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Tuneful therapy

March 29, 2006
By Joy L. Rodgers

Speech-language pathologist John McCarthy and music therapist Kamile O'Donnell were each looking for a way to conduct research showing the benefits of music therapy in conjunction with other treatment. But a model didn't exist to show how the two professions could collaborate.

Kamile O'Donnell and John McCarthyTo find the answer, McCarthy and O'Donnell decided on a case-study approach using four children between the ages of 3 and 5 who could not use speech to communicate but had an interest in music.

"We were looking for children with widely different needs, skills, and priorities, so we could illustrate a range of possible ways that music therapists and speech-language therapists could work together," says McCarthy, director of Ohio University's Augmentative and Alternative Communication Laboratory and assistant professor of hearing, speech, and language sciences.

In the case of one 5-year-old boy with autism, McCarthy and O'Donnell are exploring a co-treatment model of music therapy and speech therapy to stimulate his interest in new activities. In the beginning, the child experienced great difficulties in communication and was prone to lash out – biting and hitting – when he was frustrated. He also had a short attention span, sometimes staying with a task for only 10 or 15 seconds.

But O'Donnell and McCarthy have found that when music is introduced to the child's sessions, he will engage in an activity for as long as 10 or 15 minutes. "As the study progressed, he demonstrated, not only in music therapy, but in speech-language therapy with John and in his classroom at school, a curiosity that we did not see before," says O'Donnell, assistant professor of music therapy.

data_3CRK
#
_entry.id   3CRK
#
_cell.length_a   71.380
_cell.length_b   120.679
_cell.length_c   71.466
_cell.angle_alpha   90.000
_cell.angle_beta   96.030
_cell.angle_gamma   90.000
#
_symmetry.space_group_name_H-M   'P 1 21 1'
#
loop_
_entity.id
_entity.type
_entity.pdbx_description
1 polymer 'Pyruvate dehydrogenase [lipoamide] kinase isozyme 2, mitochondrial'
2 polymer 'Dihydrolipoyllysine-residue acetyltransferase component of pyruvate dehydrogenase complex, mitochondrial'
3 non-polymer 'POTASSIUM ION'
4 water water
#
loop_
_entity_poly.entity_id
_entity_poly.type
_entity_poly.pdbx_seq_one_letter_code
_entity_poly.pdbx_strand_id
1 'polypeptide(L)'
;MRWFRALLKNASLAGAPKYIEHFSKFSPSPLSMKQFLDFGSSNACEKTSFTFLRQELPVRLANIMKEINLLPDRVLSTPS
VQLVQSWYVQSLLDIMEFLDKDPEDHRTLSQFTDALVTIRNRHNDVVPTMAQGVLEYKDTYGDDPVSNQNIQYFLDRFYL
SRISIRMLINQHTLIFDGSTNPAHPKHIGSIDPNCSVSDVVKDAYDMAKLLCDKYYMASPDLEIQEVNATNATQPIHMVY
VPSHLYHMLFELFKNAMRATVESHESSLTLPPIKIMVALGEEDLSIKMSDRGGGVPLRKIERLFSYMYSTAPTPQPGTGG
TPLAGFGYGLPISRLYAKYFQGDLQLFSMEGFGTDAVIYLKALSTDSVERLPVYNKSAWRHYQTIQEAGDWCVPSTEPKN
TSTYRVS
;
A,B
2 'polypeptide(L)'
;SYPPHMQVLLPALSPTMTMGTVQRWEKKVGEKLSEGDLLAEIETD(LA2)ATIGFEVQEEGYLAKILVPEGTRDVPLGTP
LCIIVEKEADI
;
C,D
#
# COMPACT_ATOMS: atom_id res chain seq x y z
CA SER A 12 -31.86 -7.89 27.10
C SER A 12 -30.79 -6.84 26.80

Each child in the study favors a different kind of music and instrument, McCarthy says. But O'Donnell says she has found that different populations respond well to rhythm, especially hyperactive youngsters.

"There's something about the rhythm and steadiness of beat that keeps a child engaged and centered. If anything is universal about music, the rhythm and beat keep you organized and focused," says O'Donnell, adding that she uses a drum in every one of her sessions.

McCarthy and O'Donnell will continue to work to develop guidelines on how music and speech therapists can work in concert in providing treatment not only to children who have trouble communicating but also to adults. In November, they presented findings of their study at the annual meeting of the American Speech-Language Hearing Association in San Diego and the national conference of the American Music Therapy Association in Orlando.

The reason this study is so important for both disciplines, O'Donnell says, is because the researchers are developing models in which the therapists support each other's treatment, and this, in turn, results in improved and quicker outcomes for children with severe communication difficulties who respond to music. "Music helps bridge the gap by promoting engagement, allowing communication to occur," she says, "Co-treatment enhances this process."


Joy L. Rodgers is a freelance writer based in Florida. This article will appear in the forthcoming Spring/Summer 2006 issue of Perspectives magazine. 

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Published: Jan 3, 2007 9:35:38 AM
 
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